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Brazil: Brazil updates tax haven and privileged tax regime lists

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Brazilian tax authorities (RFB) issued Normative Instruction 1,658/2016 (NI 1,658) that includes Ireland in the list of tax havens (the black list) and also adds the regime applicable to Austrian holding companies to the list of privileged tax regimes (the grey list).

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Fernando Giacobbo

Álvaro Pereira

Ruben Gottberg

NI 1,658, which was published on September 14 2016, is effective as of October 1 2016.

Furthermore, NI 1,658 has adjusted the black list by replacing the Dutch Antilles for Curaçao and Saint Martin, and deleting St. Kitts and Nevis, which was duplicated in the previous NI, keeping the country listed only under its native Portuguese name, São Cristóvão e Nevis.

These changes, together with the application of the Brazilian controlled foreign corporation, transfer pricing, thin capitalisation, and stricter deductibility rules, as well as higher withholding tax rates on payments to black-listed jurisdictions, among others, may have significant impacts on international structures involving Brazilian entities and the jurisdictions mentioned above (i.e. Austria, Ireland, the Netherlands and Denmark).

The grey list

The grey list, which has been subject to several changes over the past few years, also considers Dutch and Danish holding regimes as privileged tax regimes, but only for those specific countries where the holding entities do not carry out significant economic activities.

In this regard, NI 1,658 in general terms confirms the RFB's initial understanding on what should be viewed as 'significant economic activities' – previously shared by the RFB through public consultation No 007/2016 released in May 2016.

According to NI 1,658, a foreign holding company is deemed to carry out significant economic activities if it has, in its country of domicile, operating capacity to manage and make decisions regarding:

  • Activities with the purpose of generating income from its assets; or

  • Management of equity interests with the purpose of generating income in the form of profit distributions and capital gains.

Operating capacity would be measured by:

  • The existence of physical facilities; and

  • Qualified employees to manage and make decisions according to the complexity of the tasks to be performed.

It is important to note that the concept of significant economic activities is applicable only to the Dutch and Danish holding regimes, and not to the Austrian holding regime. The latter is regarded as a privileged tax regime regardless of whether significant economic activities are carried out.

Multinationals are encouraged to analyse how these changes may affect their specific structures.

New opportunities available through Brazilian private equity investment funds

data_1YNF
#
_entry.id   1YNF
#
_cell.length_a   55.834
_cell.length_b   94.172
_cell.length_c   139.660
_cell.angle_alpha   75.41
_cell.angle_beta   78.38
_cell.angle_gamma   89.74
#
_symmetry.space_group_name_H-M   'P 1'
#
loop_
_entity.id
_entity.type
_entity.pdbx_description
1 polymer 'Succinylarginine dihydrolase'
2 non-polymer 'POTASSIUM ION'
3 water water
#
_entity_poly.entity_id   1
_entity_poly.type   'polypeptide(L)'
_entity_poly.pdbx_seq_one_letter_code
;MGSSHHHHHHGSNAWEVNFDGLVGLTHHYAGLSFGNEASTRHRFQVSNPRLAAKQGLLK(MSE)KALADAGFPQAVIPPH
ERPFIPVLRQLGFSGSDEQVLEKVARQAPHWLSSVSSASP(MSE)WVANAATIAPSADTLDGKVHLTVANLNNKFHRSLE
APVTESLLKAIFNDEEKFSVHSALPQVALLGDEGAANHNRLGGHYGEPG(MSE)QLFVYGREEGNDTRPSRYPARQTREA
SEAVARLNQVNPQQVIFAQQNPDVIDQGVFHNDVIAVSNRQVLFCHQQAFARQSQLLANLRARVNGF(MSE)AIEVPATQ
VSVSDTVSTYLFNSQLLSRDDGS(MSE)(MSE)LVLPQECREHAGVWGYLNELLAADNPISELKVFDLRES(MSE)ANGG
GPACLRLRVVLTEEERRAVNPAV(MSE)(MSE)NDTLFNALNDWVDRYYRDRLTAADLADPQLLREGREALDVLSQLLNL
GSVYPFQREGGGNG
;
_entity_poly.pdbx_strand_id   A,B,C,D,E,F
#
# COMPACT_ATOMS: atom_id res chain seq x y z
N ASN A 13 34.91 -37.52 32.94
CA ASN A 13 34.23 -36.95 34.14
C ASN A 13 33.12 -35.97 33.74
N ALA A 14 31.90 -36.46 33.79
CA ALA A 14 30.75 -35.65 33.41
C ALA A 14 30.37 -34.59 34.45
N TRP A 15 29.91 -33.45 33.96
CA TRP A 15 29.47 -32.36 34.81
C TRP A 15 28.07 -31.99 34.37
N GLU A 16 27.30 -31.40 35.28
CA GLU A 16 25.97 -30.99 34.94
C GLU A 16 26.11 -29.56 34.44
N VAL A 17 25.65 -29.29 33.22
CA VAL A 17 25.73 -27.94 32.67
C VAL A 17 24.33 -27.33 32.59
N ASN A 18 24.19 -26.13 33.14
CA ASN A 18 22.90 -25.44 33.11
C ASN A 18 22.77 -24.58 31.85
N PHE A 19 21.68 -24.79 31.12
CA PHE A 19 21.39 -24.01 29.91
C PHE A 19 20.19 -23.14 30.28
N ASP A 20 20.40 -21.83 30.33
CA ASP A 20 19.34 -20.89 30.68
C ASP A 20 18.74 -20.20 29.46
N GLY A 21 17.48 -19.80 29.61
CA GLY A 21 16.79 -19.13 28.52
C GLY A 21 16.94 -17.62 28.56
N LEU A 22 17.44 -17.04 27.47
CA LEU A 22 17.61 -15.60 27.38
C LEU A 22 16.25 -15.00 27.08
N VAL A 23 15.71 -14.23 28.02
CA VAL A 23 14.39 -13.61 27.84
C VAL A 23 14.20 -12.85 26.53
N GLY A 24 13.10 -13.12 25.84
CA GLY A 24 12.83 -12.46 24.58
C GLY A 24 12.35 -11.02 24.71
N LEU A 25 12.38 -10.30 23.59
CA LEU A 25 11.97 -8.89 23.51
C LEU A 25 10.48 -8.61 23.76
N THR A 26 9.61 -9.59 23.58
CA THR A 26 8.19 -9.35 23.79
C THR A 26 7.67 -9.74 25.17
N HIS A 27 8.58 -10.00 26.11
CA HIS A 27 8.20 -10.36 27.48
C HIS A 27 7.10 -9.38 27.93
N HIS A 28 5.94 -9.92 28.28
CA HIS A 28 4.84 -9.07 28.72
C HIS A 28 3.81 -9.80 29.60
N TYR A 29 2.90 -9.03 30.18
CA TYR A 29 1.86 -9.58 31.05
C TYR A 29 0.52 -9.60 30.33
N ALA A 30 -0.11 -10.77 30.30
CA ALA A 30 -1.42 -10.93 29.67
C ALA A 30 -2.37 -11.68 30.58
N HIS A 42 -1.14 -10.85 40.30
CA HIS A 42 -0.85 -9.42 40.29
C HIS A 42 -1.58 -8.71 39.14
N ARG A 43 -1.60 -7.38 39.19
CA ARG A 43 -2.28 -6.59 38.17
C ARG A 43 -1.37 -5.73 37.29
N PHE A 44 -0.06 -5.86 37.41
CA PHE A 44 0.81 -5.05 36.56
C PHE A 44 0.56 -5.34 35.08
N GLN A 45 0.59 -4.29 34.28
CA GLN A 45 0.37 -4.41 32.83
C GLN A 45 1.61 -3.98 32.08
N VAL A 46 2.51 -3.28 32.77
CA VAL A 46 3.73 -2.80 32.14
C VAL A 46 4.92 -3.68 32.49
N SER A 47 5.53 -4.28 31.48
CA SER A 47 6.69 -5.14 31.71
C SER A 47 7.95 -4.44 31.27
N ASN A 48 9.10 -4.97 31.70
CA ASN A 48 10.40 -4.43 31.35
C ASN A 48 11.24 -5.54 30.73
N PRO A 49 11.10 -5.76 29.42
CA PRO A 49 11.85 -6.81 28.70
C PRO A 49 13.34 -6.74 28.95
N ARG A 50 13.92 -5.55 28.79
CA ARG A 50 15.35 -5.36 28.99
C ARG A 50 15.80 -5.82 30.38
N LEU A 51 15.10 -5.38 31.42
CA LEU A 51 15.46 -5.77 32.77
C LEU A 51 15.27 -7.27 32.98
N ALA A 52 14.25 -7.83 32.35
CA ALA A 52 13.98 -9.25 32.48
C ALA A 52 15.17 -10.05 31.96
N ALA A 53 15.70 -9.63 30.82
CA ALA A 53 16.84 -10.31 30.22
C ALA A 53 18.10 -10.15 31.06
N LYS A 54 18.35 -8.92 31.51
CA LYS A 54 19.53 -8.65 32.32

The Brazilian Securities Exchange Commission (Comissão de Valores Mobiliários – CVM) issued Normative Instruction (NI) 578 on August 30 2016, providing new regulatory rules for Brazilian private equity investment funds (Fundo de Investimento em Participações – FIPs).

Unlike direct investments, FIPs are able to provide a much more efficient tax treatment, both when remunerating investors and when such investors exit the structure (to the extent that certain requirements are met). However, the regulations for the FIPs were outdated and NI 578 was released after a public consultation to implement the desired changes. NI 578 repeals the previous NI 391/03 for FIPs.

Among the changes introduced by the new NI, there is now a possibility for certain FIPs to invest in Brazilian limited liability companies, which is the corporate form elected by most of the companies in Brazil due to its simplicity and lower bureaucracy. Start-ups and other similar initiatives are often incorporated as limited liability companies, and can now also have access to financing through FIPs, a resource that was only available to corporations in the past.

However, it is important to note that the possibility for the FIP to invest in limited liability companies is subject to certain governance requirements, which may vary according to the total annual gross revenue of the limited liability company itself. Only certain categories of a FIP, as per the NI, are authorised to invest in limited liability companies.

Another change that also mirrors the requests from the market and investors relates to the possibility of holding foreign investments. FIPs are now allowed to invest abroad, up to 20% of their total assets for any FIP or, alternatively, up to 100% of its assets, as long as this FIP is classified under a particular category labelled "Multi-strategy" and also contains the expression "Investment Abroad" in its denomination.

The NI introduces further changes such as the possibility of the FIP to invest in debentures (non-convertible debentures) up to 33% of the subscribed capital, as well as the possibility of advances for future capital increases in invested companies.

The update to the FIP regulations is a welcome change. Multinationals are encouraged to analyse how this change may bring additional investment opportunities.

Fernando Giacobbo (fernando.giacobbo@br.pwc.com), Álvaro Pereira (alvaro.pereira@br.pwc.com) and Ruben Gottberg (ruben.gottberg@br.pwc.com)

PwC

Website: www.pwc.com.br

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